1941 Goeland: Disappointments and a Decision

Louis Moire founded Goeland Cycles at 44 Rue Etienne Marcel in Paris in 1935.  He intended to offer high quality frames which could be built up around lower cost components.  He called himself a “constructeur”.  In reality, Goeland frames were probably outsourced to other builders.

1950’s Goeland advertisement.

A few years ago I purchased a Goeland bicycle on eBay.  I knew from the photos that the bicycle needed some minor frame repairs, but judging from the seller’s photos, nothing seemed catastrophic.

The seat stay rack attachment had failed, and the mixte sloping top tube attachment to the right side seat tube had also cracked.  Another brazing mishap involved the rear rack – one of the brazes had failed.

But, after preparing the frame to be cleaned and waxed, I saw that the Cyclo derailleur mount on the drive side chain stay had also failed.  I hadn’t noticed this before, but if you look closely at the above photo of the right side derailleur mount braze to the chain stay, you can see that it has detached.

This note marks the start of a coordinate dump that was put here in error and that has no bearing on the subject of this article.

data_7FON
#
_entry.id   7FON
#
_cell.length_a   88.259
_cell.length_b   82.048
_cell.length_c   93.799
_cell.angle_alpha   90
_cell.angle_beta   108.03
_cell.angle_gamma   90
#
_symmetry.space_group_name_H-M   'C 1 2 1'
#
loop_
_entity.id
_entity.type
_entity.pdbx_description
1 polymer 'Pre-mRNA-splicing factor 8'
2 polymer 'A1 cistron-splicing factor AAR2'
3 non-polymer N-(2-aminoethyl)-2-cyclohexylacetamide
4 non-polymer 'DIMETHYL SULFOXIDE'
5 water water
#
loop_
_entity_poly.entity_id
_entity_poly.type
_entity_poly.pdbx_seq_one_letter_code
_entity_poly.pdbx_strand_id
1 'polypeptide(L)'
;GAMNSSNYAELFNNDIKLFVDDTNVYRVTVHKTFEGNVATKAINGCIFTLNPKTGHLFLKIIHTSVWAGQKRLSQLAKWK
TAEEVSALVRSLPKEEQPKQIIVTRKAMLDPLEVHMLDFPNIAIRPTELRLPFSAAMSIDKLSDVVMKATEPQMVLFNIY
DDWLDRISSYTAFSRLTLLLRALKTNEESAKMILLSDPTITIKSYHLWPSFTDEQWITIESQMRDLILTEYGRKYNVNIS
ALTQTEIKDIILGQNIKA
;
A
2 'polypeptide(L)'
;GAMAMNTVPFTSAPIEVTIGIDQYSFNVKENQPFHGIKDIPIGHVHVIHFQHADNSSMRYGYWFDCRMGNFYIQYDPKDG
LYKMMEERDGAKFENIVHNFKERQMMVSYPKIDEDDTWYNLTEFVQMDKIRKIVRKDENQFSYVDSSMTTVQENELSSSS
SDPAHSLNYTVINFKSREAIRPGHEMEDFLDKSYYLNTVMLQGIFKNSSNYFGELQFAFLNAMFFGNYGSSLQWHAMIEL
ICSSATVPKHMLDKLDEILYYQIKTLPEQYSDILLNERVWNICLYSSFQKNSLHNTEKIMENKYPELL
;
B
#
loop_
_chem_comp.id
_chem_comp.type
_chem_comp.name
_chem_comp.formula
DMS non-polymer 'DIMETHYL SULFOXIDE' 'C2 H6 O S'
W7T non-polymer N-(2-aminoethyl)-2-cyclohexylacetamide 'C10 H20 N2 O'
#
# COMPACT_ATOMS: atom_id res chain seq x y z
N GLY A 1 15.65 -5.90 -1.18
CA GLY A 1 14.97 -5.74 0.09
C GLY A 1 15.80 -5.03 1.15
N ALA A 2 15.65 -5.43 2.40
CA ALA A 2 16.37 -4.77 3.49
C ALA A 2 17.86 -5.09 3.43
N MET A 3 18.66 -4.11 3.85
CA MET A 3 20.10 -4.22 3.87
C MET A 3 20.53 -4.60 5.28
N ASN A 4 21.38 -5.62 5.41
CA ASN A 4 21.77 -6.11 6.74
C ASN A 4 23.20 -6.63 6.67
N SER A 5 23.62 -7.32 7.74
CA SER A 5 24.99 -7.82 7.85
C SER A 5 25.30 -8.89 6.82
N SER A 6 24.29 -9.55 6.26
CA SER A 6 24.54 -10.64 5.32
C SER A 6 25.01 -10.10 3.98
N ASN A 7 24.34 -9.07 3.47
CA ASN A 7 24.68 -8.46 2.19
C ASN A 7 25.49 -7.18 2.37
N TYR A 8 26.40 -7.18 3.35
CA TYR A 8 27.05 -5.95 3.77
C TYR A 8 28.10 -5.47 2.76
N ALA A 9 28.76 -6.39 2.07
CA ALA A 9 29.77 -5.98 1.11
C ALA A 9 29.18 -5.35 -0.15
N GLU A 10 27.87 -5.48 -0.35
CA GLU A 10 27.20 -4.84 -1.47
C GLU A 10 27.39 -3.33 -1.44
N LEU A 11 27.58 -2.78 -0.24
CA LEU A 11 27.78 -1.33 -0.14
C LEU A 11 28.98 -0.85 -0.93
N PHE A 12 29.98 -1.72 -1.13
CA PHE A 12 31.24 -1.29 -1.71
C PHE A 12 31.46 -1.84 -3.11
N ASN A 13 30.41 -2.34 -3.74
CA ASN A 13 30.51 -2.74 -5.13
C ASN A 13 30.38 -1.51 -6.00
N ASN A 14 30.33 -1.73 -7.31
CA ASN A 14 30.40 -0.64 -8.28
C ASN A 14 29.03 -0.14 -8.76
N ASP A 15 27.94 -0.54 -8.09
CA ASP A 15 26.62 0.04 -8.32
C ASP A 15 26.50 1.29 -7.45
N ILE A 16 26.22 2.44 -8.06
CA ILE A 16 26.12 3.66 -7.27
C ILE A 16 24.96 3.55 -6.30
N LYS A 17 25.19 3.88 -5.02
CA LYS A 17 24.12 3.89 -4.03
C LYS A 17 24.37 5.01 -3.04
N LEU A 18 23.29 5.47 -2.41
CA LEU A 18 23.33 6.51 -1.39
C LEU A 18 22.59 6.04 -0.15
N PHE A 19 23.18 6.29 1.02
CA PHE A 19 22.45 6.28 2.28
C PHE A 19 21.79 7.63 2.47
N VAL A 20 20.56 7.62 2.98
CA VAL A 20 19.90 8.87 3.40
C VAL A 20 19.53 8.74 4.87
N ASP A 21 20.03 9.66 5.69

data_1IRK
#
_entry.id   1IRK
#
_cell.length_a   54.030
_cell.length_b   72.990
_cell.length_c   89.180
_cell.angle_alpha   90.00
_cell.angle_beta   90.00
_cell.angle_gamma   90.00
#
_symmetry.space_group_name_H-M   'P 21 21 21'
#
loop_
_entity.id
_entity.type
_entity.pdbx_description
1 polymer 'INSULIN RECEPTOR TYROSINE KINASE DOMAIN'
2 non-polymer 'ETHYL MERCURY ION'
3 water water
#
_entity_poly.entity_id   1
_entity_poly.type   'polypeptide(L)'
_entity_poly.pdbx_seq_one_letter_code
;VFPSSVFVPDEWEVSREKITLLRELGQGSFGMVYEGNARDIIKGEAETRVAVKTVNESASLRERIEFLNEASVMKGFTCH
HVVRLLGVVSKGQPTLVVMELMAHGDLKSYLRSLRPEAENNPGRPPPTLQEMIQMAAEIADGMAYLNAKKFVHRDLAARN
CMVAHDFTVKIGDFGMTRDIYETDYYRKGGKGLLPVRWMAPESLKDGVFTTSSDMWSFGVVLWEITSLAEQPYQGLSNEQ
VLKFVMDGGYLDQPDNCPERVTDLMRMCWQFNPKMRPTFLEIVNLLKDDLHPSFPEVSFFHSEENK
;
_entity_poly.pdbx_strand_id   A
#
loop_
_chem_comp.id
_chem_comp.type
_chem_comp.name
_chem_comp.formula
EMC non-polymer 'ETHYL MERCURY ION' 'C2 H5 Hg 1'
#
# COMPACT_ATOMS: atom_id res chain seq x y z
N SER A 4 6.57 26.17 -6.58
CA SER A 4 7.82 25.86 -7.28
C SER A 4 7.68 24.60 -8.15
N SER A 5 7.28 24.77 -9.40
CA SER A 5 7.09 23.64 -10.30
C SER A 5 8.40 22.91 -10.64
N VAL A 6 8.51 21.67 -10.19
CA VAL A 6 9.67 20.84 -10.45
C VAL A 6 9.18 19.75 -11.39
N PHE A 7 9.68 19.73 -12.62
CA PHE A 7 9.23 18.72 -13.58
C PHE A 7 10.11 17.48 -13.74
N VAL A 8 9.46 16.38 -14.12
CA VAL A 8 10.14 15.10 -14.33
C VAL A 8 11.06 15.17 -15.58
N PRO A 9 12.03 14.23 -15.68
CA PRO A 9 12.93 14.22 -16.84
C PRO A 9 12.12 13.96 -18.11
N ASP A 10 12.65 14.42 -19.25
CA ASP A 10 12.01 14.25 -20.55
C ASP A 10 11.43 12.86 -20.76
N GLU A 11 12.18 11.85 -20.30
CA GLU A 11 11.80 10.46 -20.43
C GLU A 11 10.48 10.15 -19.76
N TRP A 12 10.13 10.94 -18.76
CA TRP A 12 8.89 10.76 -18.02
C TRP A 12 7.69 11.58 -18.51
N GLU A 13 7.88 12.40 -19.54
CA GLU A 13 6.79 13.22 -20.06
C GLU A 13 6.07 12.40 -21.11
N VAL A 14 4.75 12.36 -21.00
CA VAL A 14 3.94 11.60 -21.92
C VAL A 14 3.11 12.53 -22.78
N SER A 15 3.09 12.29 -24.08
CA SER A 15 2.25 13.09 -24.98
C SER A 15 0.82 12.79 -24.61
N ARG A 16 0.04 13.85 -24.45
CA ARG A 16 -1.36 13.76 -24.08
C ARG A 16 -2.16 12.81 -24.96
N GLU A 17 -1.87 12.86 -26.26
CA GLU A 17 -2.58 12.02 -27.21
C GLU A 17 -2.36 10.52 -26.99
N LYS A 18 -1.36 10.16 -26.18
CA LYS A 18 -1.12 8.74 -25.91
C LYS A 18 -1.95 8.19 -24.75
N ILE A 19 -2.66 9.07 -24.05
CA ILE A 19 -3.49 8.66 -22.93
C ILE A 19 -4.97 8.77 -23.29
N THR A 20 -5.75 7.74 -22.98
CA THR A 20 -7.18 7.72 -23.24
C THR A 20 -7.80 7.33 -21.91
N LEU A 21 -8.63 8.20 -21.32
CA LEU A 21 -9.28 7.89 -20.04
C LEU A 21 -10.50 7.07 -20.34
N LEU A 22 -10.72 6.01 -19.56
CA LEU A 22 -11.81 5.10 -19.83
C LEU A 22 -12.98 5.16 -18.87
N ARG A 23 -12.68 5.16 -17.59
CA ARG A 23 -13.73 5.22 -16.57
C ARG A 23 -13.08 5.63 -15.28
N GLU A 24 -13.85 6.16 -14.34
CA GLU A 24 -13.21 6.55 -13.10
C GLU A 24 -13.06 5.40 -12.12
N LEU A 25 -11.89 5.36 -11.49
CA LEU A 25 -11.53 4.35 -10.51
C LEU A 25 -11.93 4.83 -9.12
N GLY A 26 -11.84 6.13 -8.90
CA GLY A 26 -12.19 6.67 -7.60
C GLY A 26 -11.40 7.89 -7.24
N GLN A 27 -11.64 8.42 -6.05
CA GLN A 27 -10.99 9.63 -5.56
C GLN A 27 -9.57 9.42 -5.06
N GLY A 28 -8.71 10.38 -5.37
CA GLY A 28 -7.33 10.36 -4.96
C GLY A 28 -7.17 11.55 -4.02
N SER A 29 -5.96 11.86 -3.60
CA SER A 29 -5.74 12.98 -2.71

That made me think about this bike’s history.  While theorizing is probably something to be avoided, I do believe that this frame was built in 1941 (at least the Durifort main tubes which are beautifully brazed with nicely filed Oscar Egg lugs).  The frame and fork feature numerous “41” markings.  However, some of the components indicate that this bike was built up for riding in the late 1940’s.  The brake levers and calipers are MAFAC, a marque not introduced until 1946 or 1947 according to my research.

Mafac brake levers to engage the Mafac cantilevers.

Rigida 650b 1940-41 rims

The wheelset for this bike dates to 1940 or 1941.  Since all the other marks on the frame are “41”, I have  concluded that this bike is a 1941 frame.